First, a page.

Tenet Healthcare Corp., Santa Barbara, Calif., reported a third-quarter loss of $308 million, or 66 cents per share, as outlier revenue at the investor-owned chain plunged and the company took several multimillion-dollar charges to increase its bad-debt provision, account for litigation and settlement costs, and offset the costs of several hospital sales. By comparison, the company earned $328 million, or 66 cents per share, in the year-ago quarter. Revenue declined 6.4% to $3.3 billion, which Tenet said reflected lower payments under Medicare's new outlier policy. The effect of reduced outlier payments -- $16 million in the third quarter, compared with $261 million in the prior-year quarter -- was partially offset by increases in other payer categories and increased admissions, Tenet said. The company, which previously said third-quarter results would be hurt by an increase in uninsured and nonpaying patients, doubled its provision for bad debt to $522 million. The company also took a $99 million, noncash charge for discontinued operations and a $253 million charge for litigation and settlements, primarily to increase the company's reserve in a breach-of-contract dispute brought by a founder of Tenet's predecessor company, National Medical Enterprises. The company reported its results in a Securities and Exchange Commission filing after the stock market closed yesterday.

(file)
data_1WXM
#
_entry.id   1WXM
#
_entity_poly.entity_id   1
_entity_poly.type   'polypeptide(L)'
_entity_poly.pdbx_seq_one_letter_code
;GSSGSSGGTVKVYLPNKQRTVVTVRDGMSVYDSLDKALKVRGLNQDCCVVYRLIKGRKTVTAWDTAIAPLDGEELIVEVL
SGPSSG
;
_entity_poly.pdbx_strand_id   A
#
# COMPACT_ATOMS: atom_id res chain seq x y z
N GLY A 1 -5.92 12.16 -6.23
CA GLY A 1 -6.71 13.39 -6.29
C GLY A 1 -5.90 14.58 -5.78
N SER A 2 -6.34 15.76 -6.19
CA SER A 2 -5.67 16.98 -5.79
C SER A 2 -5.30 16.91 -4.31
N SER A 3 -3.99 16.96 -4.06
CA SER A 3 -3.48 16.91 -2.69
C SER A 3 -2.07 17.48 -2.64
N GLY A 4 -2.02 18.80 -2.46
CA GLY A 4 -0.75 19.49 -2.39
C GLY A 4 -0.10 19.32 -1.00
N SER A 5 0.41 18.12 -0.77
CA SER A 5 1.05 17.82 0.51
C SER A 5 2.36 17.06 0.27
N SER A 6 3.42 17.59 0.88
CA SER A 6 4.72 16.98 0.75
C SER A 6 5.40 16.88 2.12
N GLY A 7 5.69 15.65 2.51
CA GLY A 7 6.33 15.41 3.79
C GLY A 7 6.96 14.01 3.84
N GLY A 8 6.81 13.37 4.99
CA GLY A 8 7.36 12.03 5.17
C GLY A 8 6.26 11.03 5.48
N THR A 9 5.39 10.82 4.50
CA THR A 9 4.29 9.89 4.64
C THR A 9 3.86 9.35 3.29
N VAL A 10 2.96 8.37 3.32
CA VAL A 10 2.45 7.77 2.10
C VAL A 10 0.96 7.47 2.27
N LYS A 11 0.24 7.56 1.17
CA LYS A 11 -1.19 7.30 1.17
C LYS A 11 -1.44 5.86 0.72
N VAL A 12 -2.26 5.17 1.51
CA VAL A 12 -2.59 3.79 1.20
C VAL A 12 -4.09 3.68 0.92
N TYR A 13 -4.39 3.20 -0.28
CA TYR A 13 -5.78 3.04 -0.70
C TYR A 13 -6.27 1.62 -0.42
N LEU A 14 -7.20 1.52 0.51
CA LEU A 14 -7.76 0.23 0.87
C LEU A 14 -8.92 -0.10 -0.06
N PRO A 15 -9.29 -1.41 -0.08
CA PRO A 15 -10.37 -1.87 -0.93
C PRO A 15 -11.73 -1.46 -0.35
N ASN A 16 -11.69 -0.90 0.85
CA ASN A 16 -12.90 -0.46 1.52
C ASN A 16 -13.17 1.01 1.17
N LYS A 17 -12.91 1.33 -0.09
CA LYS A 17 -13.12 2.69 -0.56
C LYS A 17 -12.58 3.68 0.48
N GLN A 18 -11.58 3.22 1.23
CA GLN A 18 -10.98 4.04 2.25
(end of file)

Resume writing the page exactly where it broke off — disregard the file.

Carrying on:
For the nine months, Tenet lost $523 million, or $1.12 per share, compared with net income of $848 million, or $1.69 per share, for the year-ago period. Revenue fell 1.9% to $10.1 billion. Notably, the company's Medicare outlier revenue dropped to $50 million in the current nine-month period, compared with $681 million in the year-ago period. Tenet, which owns or operates 105 hospitals, continues to be the subject of several government investigations. In other Tenet news, two of the company's Philadelphia-area hospitals have suspended their trauma services. Hahnemann University Hospital closed its trauma center until it can fill at least one of three vacant surgeon jobs. Medical College of Pennsylvania Hospital diverted trauma patients elsewhere because of a looming nurses' strike. -- by Patrick Reilly